There has been a lot on debate on whether having the same number of tempdb data files as the number of physical cores help a SQL instance in case you are facing Latch Contention issues on tempdb. This is typically seen with the wait-resource in the sysprocesses or sys.dm_exec_requests (depending on what you use to monitor blocking) output with values like 2:1:X or 2:2:X with having non-zero waittimes.

An article was published for this particular issue which asked you to enable –T1118 and split the tempdb to have multiple data files:

328551    Concurrency enhancements for the tempdb database
http://support.microsoft.com/default.aspx?scid=kb;EN-US;328551

This trace flag switches allocations in tempdb from single-page at a time for the first 8 pages, to immediately allocate an extent (8 pages). It’s used to help alleviate allocation bitmap contention in tempdb under a heavy load of small temp table creation and deletion.

Furthermore, with the advent of new monster systems having 64 processors (16 quad cores) and 128GB of RAM, would it make sense to split the tempdb into multiple files for SQL Server 2005 and 2008. One of the things that is not commonly known as mentioned by Paul in his post below is that on SQL Server 2005 and 2008, there is a temp table cache that is maintained for temp tables created on the instance. In case, your temp table creation workload is very high, enabling –TF1118 wouldn’t benefit you.

A quote from that post:

As far as data files go though, the number has changed. Instead of a 1-1 mapping between processor cores and tempdb data files (*IF* there’s latch contention), now you don’t need so many – so the recommendation from the SQL team is the number of data files should be 1/4 to 1/2 the number of processor cores (again, only *IF* you have latch contention). The SQL CAT team has also found that in 2005 and 2008, there’s usually no gain from having more than 8 tempdb data files, even for systems with larger numbers of processor cores. Warning: generalization – your mileage may vary – don’t post a comment saying this is wrong because your system benefits from 12 data files. It’s a generalization, to which there are always exceptions.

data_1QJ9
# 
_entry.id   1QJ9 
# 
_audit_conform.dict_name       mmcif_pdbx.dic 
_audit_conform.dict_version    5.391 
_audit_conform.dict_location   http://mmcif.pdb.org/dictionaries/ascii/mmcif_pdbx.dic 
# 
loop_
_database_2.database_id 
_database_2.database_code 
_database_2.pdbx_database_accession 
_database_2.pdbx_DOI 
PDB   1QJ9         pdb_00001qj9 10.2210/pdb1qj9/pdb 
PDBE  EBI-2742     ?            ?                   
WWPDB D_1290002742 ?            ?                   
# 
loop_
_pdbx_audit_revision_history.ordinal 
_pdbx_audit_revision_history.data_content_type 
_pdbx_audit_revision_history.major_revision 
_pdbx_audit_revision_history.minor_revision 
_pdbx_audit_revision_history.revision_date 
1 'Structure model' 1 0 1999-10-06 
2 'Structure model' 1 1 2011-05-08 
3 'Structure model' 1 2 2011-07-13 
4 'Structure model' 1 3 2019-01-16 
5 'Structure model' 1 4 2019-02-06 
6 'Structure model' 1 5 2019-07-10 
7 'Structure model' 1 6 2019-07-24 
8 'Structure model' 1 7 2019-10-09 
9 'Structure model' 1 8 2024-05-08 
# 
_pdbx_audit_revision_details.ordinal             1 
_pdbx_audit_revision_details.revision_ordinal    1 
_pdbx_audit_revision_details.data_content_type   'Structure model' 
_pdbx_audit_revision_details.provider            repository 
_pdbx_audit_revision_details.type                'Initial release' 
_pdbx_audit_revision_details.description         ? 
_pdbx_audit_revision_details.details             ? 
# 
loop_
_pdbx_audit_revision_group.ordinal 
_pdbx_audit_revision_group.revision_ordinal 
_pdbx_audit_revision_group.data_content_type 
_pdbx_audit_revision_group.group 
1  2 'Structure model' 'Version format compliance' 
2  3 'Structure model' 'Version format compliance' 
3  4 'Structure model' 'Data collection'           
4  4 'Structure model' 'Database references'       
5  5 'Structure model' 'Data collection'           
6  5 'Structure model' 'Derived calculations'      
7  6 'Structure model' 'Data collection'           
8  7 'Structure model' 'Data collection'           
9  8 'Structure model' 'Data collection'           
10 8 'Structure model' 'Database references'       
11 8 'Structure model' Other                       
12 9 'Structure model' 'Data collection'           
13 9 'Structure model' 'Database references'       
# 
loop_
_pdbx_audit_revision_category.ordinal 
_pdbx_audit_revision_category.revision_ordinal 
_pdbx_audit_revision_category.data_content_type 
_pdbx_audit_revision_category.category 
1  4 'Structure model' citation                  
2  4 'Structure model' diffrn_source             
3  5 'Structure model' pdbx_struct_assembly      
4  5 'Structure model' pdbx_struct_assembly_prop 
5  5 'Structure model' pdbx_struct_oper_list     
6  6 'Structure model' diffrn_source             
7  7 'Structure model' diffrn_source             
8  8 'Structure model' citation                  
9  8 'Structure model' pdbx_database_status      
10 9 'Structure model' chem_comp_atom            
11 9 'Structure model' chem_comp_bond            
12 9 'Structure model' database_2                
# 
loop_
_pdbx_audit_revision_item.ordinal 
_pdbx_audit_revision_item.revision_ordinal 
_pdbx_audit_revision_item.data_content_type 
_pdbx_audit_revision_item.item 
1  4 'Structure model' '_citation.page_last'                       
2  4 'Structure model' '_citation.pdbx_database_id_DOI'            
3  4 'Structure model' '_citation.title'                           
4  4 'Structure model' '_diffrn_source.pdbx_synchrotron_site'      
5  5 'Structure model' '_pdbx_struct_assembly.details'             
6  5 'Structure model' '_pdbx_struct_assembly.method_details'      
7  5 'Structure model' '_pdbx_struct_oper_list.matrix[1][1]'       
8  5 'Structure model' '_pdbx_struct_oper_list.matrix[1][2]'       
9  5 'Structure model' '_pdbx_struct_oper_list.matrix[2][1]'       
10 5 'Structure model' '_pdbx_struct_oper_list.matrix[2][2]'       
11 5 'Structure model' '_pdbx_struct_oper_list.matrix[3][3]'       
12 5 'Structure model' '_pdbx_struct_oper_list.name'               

Yet again, Paul Randall has published an informative blog post around the usage of -TF1118:

http://www.sqlskills.com/BLOGS/PAUL/post/Misconceptions-around-TF-1118.aspx 

Incremental Servicing Model for SQL Server 2005


The Release Services team for SQL Server introduced a new servicing policy for SQL Server 2005 where in Cumulative Updates for the product are released every 2 months or 8 weeks cycle. Even though there is a KB Article and multiple blog posts surrounding the same, I have found the common question:

This fix is available in the list of available fixes in CU3 but I don’t see the bug/KB# in the Service Pack 3 KB Article.

Read on to find out why!! 🙂

So, if you are experiencing an issue mentioned in a KB Article, then you will find that the Bug# or the KB# for that issue mentioned in the list of available fixes in the next available Cumulative Update for SQL Server or Service Pack which ever is earlier. So, if you were looking for a bug# that you found mentioned in the KB Article for a Cumulative Update, then that KB Article/Bug# will not be repeated in the next available Cumulative Update or Service Pack. The reason for this is that all fixes that are released for Cumulative Update include all the fixes released in the prior Cumulative Updates.

For example, Service Pack 3 contains all the fixes that were released between time period of Service Pack 3 and Service Pack 1.

So, this is the reason why the Service Pack/Cumulative Update Pack sizes are getting progressively larger. So, another GOTCHA for all those folks who have been cribbing about the update package sizes. 🙂

Related Links:

An Incremental Servicing Model is available from the SQL Server team to deliver hotfixes for reported problems

http://support.microsoft.com/kb/935897

Another blog post iterating the above points in a more detailed manner:

http://blogs.technet.com/beatrice/archive/2007/07/11/incremental-servicing-model.aspx